ECON

ECON 211 Principles of Macroeconomics
3 hours. An introduction to the macro aspects of the social science concerned with the allocation of resources. Consideration is given to the fundamental principles of the economy as a whole, dealing with economic data, behavior, and theory at the aggregate level of the economy. The course studies topics such as government spending, taxation, and monetary policies, as well as events and issues in the global economy. ECON 211 and ECON 212 are complementary courses; however, it is preferred that ECON 211 be taken first.

ECON 212 Principles of Microeconomics
3 hours. An introduction to the micro aspects of the social science concerned with the allocation of resources. Consideration is given to the fundamental principles governing production, distribution, consumption, and exchange of wealth. The course studies the behavior of microeconomic units such as individuals, households, firms, and industries. ECON 211 and ECON 212 are complementary courses; however, it is preferred that ECON 211 be taken first. Prerequisites: Students must have completed MATH 180 College Algebra or higher math course, or an SAT math score of 620 or higher or an ACT score of 28 or higher.

ECON 275 Field Experience
3-6 hours. Supervised experiences in business, financial and research firms, and government agencies. Pass/No Pass. Prerequisite: upper-division students and by permission.

ECON 285 Selected Topics
2-3 hours. Occasional special courses chosen to fit the interests and needs of students and faculty.

ECON 295 Individualized Study
1-3 hours. Individualized study or supervised research in an area of special interest to the student which is outside the regular offerings of the major. Additional course fee (per credit) is required.

ECON 301 Intermediate Microeconomics
3 hours. This course focuses on the following topics: basic theory of consumer behavior; production and costs; partial equilibrium analysis of pricing in competitive and monopolistic markets; general equilibrium; welfare; and externalities. The approach involves advanced algebra and rigorous application of concepts and methods to the analysis of markets from a decision making perspective. While required for economics majors this course is also valuable for student majoring in finance and management. Prerequisites: ECON 212 Principles of Microeconomics and MATH 190 Precalculus or higher.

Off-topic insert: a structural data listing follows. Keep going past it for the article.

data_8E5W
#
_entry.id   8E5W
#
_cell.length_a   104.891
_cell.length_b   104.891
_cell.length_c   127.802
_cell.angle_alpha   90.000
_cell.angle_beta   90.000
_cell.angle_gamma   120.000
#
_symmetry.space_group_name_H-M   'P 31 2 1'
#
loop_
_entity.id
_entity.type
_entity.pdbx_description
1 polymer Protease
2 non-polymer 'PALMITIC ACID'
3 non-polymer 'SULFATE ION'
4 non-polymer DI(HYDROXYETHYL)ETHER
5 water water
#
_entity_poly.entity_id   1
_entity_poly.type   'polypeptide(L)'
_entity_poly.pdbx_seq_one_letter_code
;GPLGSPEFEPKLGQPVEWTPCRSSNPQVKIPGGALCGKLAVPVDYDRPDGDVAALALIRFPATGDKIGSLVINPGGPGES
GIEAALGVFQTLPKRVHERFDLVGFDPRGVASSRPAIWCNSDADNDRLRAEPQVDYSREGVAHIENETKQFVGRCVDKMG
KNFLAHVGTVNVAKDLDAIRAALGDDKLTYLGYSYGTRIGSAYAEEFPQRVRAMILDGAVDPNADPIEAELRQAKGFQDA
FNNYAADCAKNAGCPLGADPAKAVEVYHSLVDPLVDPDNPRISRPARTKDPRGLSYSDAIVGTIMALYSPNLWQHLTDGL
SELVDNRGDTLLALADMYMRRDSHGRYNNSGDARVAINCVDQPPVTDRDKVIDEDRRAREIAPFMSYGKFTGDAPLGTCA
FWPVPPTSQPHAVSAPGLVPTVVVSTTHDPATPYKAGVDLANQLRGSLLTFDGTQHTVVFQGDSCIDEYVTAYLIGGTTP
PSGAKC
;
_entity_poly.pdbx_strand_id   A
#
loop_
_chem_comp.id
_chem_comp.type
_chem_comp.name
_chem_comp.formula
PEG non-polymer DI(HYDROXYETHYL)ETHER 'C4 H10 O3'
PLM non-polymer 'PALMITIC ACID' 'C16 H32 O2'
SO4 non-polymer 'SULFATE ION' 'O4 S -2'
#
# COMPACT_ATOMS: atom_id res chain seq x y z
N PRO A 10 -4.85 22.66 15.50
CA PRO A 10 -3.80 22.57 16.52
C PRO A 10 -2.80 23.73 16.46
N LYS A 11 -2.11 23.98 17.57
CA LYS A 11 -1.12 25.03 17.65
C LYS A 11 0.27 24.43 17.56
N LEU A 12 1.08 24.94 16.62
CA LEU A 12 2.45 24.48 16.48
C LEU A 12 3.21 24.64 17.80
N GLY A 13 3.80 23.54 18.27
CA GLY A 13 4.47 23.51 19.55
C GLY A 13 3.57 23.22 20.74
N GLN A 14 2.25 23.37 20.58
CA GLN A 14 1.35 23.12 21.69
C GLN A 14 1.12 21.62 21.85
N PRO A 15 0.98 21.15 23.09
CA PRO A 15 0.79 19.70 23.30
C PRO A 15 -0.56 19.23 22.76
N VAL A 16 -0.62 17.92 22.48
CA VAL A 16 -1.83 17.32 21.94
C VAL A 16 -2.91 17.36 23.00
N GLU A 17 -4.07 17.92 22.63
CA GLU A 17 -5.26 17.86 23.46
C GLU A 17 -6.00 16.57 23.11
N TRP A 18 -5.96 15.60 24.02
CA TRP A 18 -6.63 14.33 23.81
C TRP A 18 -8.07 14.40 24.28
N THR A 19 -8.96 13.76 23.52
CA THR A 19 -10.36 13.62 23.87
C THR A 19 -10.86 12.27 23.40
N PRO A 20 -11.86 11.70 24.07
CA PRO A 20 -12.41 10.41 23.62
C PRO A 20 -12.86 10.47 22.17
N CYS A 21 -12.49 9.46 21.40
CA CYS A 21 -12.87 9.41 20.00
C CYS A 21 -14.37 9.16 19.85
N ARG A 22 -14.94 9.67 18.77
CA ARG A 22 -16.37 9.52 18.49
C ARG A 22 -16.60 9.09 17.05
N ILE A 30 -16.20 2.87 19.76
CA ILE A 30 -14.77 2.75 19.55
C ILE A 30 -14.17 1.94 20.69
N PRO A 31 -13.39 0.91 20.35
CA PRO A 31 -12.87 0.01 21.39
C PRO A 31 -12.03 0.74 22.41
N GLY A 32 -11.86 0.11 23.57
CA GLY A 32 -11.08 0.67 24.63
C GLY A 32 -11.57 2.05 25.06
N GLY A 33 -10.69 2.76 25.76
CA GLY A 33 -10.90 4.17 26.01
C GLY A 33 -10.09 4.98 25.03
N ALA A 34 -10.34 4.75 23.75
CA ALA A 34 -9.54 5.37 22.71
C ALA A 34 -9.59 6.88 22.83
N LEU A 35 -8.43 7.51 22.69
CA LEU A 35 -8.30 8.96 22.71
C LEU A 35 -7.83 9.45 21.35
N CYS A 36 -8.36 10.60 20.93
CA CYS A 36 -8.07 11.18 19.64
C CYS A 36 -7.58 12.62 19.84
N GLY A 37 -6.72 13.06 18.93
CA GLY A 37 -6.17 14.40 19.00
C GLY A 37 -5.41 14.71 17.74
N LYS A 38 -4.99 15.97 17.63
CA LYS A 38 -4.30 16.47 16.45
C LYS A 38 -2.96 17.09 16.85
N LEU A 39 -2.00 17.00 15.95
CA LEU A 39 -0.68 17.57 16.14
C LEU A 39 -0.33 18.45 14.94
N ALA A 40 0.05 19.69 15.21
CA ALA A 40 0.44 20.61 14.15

ECON 302 Intermediate Macroeconomics
3 hours. The course studies the economy as a whole by examining the national income account, monetary policy and its aggregates such as money supply, price level, and interest rates, and fiscal policy and its aggregates such as real income, consumption, and investment. It covers topics presented in ECON 202 in a more advanced manner. The course will analyze the economy in the long run when prices are flexible, in the very long run with a special emphasis on capital accumulation, and in the short run when prices are sticky. It also discusses the microeconomics behind macroeconomics by analyzing the aggregate consumption function in more detail. Prerequisites: ECON 202 and MATH 190 or higher.

ECON 340 Public Economics
3 hours. An overview of the economic role and impact of government, including topics in public finance, fiscal policy, monetary policy, and the banking system, and the economics of regulation. Prerequisites: ECON 211 Principles of Macroeconomics and ECON 212 Principles of Microeconomics.

ECON 370 International Economic Development
3 hours. This course introduces students to causes and consequences of 'the wealth of nations.' Students will learn theories of economic growth and poverty alleviation. Topics to be covered include: globalization, education, international trade, holistic conceptions of development, and the role of institutions. (Identical to INTL 370 and SOCI 370.) Prerequisite: ECON 212 Principles of Microeconomics